EDITORIAL NOTE: This blog post was written by LWVUS intern, Emily Ervin.
Earlier this month, both chambers of Congress recessed so that members could focus on the upcoming elections. But when they left Washington, DC, they also left behind a lot of work, including helping prevent voter discrimination by moving the Voting Rights Amendment Act (VRAA) forward.
Over the past year, the VRA for Today coalition, which is comprised of over 50 national organizations, has led the cause to restore the Voting Rights Act, or the VRA. On Wednesday, September 17, members of the VRA for Today Coalition held a press conference to continue to emphasize the strong support for restoring the Voting Rights Act (VRA), following last year’s damaging decision by the U.S. Supreme Court in Shelby County v. Holder. Representatives from the VRA for Today coalition, including the League of Women Voters, were joined by the House Minority Whip Steny Hoyer (D-MD) and Congresswoman Judy Chu (D-CA) to announce the collection of over 500,000 signatures in support of the Voting Rights Amendment Act.
For the past several months, the League has been working alongside our VRA for Today coalition partners to restore voting rights. Local leagues in Virginia created full page ads in local newspapers calling for their Representatives to move the VRAA forward. A local League in Washington put pressure on Rep. Cathy McMorris Rodgers, who serves on the House Judiciary Committee, at town hall meetings by asking her to support the VRAA and move the bill forward within the committee. In addition to localized action, the League has also urged voters to put pressure on their Representatives to hold a hearing on the bill. So when leaders of the VRA for Today coalition sought to deliver a petition with half a million signatures to Speaker John Boehner (R-OH) to show support for the VRAA, it was disappointing to be met by a locked door. This action was symbolic as some Americans will likely be shut out from the voting booth this November due to new discriminatory voting laws passed following the Supreme Court’s decision on the VRA.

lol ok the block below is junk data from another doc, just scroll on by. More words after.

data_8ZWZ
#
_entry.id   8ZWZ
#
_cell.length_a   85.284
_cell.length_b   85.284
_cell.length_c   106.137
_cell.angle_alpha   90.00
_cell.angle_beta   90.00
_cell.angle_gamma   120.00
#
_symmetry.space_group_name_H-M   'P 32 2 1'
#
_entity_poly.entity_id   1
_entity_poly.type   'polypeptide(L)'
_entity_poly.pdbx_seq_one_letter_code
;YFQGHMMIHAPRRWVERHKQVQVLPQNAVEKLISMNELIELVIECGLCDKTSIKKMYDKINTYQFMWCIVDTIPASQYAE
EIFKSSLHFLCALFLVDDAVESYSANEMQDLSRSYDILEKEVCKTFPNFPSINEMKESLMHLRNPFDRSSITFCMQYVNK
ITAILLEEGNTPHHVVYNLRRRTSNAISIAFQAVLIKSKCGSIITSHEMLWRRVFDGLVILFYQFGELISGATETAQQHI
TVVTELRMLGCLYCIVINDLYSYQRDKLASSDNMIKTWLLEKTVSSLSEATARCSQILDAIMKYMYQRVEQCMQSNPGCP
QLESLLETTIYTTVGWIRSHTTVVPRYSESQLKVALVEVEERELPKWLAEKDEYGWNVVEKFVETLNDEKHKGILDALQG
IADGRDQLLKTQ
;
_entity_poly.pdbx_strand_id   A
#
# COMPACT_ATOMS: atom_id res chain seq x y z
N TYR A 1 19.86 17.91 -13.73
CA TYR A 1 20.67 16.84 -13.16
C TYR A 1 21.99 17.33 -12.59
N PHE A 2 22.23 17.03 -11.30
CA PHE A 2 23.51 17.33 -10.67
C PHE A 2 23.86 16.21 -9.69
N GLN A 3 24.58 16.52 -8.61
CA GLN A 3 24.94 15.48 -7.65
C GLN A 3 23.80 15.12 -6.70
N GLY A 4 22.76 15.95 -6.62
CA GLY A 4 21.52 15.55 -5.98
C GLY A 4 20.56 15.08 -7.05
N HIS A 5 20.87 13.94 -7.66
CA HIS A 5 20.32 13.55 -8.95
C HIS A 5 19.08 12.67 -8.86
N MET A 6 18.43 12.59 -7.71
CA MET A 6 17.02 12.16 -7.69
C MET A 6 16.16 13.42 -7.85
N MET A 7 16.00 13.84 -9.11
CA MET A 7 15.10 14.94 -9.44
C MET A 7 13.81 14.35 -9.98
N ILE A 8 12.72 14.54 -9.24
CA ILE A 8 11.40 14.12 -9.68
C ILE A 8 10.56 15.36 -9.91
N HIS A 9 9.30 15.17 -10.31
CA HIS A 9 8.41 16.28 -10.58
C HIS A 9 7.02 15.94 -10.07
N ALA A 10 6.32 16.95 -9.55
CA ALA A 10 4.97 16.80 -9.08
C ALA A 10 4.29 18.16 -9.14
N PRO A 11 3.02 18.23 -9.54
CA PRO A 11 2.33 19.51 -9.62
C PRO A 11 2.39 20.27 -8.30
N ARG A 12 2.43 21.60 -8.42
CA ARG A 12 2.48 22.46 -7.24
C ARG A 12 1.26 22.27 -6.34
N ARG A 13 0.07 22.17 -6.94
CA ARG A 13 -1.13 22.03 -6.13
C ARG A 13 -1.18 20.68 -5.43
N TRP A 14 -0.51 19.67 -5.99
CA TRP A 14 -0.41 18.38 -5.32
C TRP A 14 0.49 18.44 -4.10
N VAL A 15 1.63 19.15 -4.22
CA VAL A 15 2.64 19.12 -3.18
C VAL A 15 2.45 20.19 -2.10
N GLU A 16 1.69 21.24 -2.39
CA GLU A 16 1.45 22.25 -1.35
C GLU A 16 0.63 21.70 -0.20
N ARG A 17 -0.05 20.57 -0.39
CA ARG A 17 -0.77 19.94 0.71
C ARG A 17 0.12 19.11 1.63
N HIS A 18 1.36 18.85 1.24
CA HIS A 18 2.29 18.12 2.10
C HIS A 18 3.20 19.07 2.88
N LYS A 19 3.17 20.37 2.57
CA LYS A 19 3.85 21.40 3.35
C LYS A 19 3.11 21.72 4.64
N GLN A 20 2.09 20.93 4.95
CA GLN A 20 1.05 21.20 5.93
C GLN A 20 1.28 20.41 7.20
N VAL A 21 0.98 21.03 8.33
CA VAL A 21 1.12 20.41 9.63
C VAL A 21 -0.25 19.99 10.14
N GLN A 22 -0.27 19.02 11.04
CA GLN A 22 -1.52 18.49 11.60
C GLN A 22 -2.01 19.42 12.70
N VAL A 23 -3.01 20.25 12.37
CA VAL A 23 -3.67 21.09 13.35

With the elections nearing, Leagues are doing everything they can to prevent that from happening. In states with voter photo ID laws, Leagues are working to help citizens obtain the necessary identification. In other states like Wisconsin and Ohio where elections laws are still in flux and being debated in the Courts system, the Leagues are doing everything they can to keep voters updated on the changes they can expect to see at the polls this year.
Americans being disenfranchised in 2014 is unacceptable, and action must be taken to prevent further voter discrimination. The voices of the people must continue to be heard through phone calls and letters to their Representatives in order to finally bring this act to the floor. When voters stand together they can enact change and it’s about time that we, the people, restore voter equality in America.